JACKSONVILLE — Newt Gingrich and Mitt Romney took their brawl to a debate stage here Thursday night, clashing over illegal immigration, whether they profited off the housing crisis — even whether putting a colony on the moon is a valid idea.
"The idea that I'm anti-immigrant is repulsive," Romney said, referring to a radio ad Gingrich had been running in Florida before withdrawing it.
"Sen. Marco Rubio came to my defense and said that ad was inexcusable and inflammatory and inappropriate. Mr. Speaker, I'm not anti-immigrant," Romney said, calling on Gingrich to apologize.
But Gingrich doubled down on the claim during the CNN/Republican Party of Florida debate and said Romney's suggestion of "self-deportation" was unrealistic.
"You tell me what language you would use to describe somebody who thinks that deporting a grandmother or a grandfather from their family — just tell me the language," he challenged Romney.
"I'm not going to go find grandmothers and take them out of their homes and deport them," Romney said.
The exchange came minutes into the debate on the campus of the University of North Florida and five days before Florida's Republican presidential primary, for which Romney is slightly ahead in the polls.
Gingrich's strong debate performances helped catapult him to a big win in South Carolina, but for the second Florida debate in four days the former House speaker often found himself on the defensive against Romney's sharp barbs.
Former Sen. Rick Santorum seemed the more forceful candidate — not bogged down in arguing like Romney and Gingrich. "Can we set aside that Newt was a member of Congress … and that Mitt Romney is a wealthy guy?" he said, casting himself as a bolder conservative than Romney or Gingrich.
"Gov. Romney was the author of Romneycare," he said, listing off the similarities between the Massachusetts health care plan and the national plan Congress passed under President Barack Obama. "We cannot give the issue of health care away in this election. It is too foundational for us to win this election," Santorum said.
"First of all, it's not worth getting angry about," Romney told Santorum, contending he could make a case why the state approach was valid but not the federal.
"What Gov. Romney said is just factually incorrect," Santorum said. "Your mandate is no different than Barack Obama's mandate. It is the same mandate."
The sniping continued when Gingrich twisted a question about what to do with government-backed mortgage giants into one of Romney's wealth, saying he had invested in Freddie Mac.
"We began digging in after Monday night because frankly I'd had about enough of this," Gingrich said, referring to Romney's persistent questions about Gingrich's consulting role with the mortgage giant.
"We discovered to our shock, Gov. Romney owns shares of both Fannie Mae and Freddie Mac. Gov. Romney made a million dollars off of selling some of that. Gov. Romney owns shares — has an investment in Goldman Sachs, which is today foreclosing on Floridians. So maybe Gov. Romney in the spirit of openness should tell us how much money he's made off of how many households that have been foreclosed by his investments?"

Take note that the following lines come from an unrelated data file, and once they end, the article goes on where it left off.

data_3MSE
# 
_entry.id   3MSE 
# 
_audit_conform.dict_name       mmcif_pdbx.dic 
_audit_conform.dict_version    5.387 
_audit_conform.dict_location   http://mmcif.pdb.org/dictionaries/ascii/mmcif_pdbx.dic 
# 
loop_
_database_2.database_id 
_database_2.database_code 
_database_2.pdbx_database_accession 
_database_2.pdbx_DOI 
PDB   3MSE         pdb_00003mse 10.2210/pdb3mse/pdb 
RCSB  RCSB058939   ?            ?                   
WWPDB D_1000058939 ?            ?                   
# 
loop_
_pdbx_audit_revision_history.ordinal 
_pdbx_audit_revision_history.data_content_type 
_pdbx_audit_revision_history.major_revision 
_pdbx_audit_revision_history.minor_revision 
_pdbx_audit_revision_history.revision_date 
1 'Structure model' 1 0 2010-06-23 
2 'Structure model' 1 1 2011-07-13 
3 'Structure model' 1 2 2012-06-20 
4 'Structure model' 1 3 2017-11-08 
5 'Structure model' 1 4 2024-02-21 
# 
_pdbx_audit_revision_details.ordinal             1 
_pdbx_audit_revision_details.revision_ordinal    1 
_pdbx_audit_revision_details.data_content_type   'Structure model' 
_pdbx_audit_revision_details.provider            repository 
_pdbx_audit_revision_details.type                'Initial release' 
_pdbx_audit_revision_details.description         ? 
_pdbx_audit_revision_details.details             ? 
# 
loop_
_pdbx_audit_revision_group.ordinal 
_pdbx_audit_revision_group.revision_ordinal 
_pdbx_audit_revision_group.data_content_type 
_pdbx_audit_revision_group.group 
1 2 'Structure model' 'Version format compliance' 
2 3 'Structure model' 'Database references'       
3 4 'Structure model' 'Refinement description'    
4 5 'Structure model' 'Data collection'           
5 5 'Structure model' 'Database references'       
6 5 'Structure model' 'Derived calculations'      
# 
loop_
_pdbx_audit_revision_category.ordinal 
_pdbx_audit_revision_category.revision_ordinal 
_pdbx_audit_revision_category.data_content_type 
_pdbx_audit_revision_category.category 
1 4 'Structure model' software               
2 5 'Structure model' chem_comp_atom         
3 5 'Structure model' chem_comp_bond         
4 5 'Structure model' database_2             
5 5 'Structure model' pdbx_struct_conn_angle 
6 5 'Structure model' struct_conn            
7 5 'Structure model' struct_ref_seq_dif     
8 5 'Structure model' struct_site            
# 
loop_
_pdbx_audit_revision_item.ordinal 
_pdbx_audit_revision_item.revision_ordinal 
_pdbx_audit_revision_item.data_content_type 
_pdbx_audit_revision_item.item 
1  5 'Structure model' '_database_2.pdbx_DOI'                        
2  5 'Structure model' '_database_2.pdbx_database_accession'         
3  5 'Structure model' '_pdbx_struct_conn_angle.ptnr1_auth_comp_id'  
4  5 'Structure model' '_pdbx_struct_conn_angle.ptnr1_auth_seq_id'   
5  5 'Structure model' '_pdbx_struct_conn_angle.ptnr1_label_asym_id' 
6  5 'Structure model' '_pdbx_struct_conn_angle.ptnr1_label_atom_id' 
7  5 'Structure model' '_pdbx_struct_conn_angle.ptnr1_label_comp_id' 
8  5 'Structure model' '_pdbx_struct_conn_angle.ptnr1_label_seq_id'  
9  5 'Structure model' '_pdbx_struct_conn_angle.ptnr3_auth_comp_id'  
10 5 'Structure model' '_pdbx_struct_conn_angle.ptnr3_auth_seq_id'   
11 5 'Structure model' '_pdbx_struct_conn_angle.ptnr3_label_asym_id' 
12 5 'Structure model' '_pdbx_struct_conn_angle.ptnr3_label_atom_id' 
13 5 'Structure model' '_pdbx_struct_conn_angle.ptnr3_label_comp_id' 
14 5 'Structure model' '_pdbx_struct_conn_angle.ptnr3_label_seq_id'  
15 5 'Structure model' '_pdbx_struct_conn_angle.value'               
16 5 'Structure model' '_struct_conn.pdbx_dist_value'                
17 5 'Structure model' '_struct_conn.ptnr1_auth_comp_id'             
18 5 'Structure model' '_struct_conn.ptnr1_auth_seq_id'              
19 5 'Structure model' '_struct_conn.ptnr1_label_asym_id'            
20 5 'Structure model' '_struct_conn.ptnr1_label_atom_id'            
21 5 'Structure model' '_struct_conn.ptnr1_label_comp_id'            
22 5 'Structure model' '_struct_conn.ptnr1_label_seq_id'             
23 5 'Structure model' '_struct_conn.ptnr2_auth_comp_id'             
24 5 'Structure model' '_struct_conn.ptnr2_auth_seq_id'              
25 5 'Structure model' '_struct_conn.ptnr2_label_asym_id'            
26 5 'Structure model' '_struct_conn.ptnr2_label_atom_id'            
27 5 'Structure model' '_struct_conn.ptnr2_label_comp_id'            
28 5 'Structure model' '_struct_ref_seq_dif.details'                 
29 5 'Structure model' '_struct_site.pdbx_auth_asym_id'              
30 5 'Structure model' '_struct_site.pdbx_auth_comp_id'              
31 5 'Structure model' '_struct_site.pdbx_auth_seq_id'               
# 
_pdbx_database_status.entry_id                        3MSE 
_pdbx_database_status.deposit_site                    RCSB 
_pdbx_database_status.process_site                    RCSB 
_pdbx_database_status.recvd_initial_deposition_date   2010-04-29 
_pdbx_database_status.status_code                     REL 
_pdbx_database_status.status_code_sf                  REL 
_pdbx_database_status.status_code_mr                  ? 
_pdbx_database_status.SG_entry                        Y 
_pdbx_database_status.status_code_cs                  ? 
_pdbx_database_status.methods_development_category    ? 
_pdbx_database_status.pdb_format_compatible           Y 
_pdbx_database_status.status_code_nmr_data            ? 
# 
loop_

Again, Romney was ready: "Mr. Speaker, I know that sounds like an enormous revelation, but have you checked your own investments? You also have investments through mutual funds that also invest in Fannie Mae and Freddie Mac."
Gingrich needed a big moment like he had in South Carolina, but most of them went to Romney, who benefited from a friendly audience.
"We should have had a whistle blower and not a horn tooter," Romney said of Gingrich's work at Freddie Mac.
Gingrich tried to employ a crowd favorite by scoffing at a question from CNN moderator Wolf Blitzer. But unlike past debates, even that fell short when Blitzer challenged him to defend criticism over a Swiss bank account Romney held.
Blitzer tired to pull Rep. Ron Paul into the Freddie Mac investments, asking, "Should they return that money?"
Paul said he was not interested in that: "The question is, what are we going to do about Fannie Mae and Freddie Mac. It should have been auctioned off right after the crash came. It would have been cleansed by now."
One of the more strange volleys came over Gingrich's suggestion about putting colonies on the moon. Gingrich on Wednesday said that by the end of his second term as president, the United States would have a permanent lunar base.
"I do not want to be the country that having gotten to the moon first, turned around and said, it doesn't really matter, let the Chinese dominate space," Gingrich said.
Romney: "If I had a business executive come to me and say they wanted to spend a few hundred billion dollars to put a colony on the moon, I'd say, 'You're fired.' "
One tough moment for Romney came when he was asked about a Spanish language ad attacking Gingrich for once calling Spanish "the language of the ghetto."
"I haven't seen the ad, so I'm sorry. I don't get to see all the TV ads," Romney responded, though Blitzer later noted the ad concludes with Romney's voice saying he approved the spot.